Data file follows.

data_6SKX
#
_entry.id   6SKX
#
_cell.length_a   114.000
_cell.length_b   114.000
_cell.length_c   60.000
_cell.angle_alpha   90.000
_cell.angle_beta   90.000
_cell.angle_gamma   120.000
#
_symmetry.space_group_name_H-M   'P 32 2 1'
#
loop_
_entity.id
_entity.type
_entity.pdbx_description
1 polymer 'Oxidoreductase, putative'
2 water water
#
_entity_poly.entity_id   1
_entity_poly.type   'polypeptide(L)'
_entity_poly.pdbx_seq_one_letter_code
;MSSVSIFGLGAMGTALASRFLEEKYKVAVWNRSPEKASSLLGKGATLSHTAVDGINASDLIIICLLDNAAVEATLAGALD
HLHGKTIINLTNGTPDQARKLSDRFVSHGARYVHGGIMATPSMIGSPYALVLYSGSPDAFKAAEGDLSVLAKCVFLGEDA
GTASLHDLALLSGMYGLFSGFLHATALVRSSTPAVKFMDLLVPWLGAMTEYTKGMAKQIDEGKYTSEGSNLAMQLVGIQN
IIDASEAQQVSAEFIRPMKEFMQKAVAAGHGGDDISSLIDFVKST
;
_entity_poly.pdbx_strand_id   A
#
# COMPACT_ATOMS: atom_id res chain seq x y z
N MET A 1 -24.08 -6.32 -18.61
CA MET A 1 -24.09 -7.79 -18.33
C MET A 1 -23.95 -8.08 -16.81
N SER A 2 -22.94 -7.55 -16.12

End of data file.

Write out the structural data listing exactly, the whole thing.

data_6SKX
#
_entry.id   6SKX
#
_cell.length_a   114.000
_cell.length_b   114.000
_cell.length_c   60.000
_cell.angle_alpha   90.000
_cell.angle_beta   90.000
_cell.angle_gamma   120.000
#
_symmetry.space_group_name_H-M   'P 32 2 1'
#
loop_
_entity.id
_entity.type
_entity.pdbx_description
1 polymer 'Oxidoreductase, putative'
2 water water
#
_entity_poly.entity_id   1
_entity_poly.type   'polypeptide(L)'
_entity_poly.pdbx_seq_one_letter_code
;MSSVSIFGLGAMGTALASRFLEEKYKVAVWNRSPEKASSLLGKGATLSHTAVDGINASDLIIICLLDNAAVEATLAGALD
HLHGKTIINLTNGTPDQARKLSDRFVSHGARYVHGGIMATPSMIGSPYALVLYSGSPDAFKAAEGDLSVLAKCVFLGEDA
GTASLHDLALLSGMYGLFSGFLHATALVRSSTPAVKFMDLLVPWLGAMTEYTKGMAKQIDEGKYTSEGSNLAMQLVGIQN
IIDASEAQQVSAEFIRPMKEFMQKAVAAGHGGDDISSLIDFVKST
;
_entity_poly.pdbx_strand_id   A
#
# COMPACT_ATOMS: atom_id res chain seq x y z
N MET A 1 -24.08 -6.32 -18.61
CA MET A 1 -24.09 -7.79 -18.33
C MET A 1 -23.95 -8.08 -16.81
N SER A 2 -22.94 -7.55 -16.12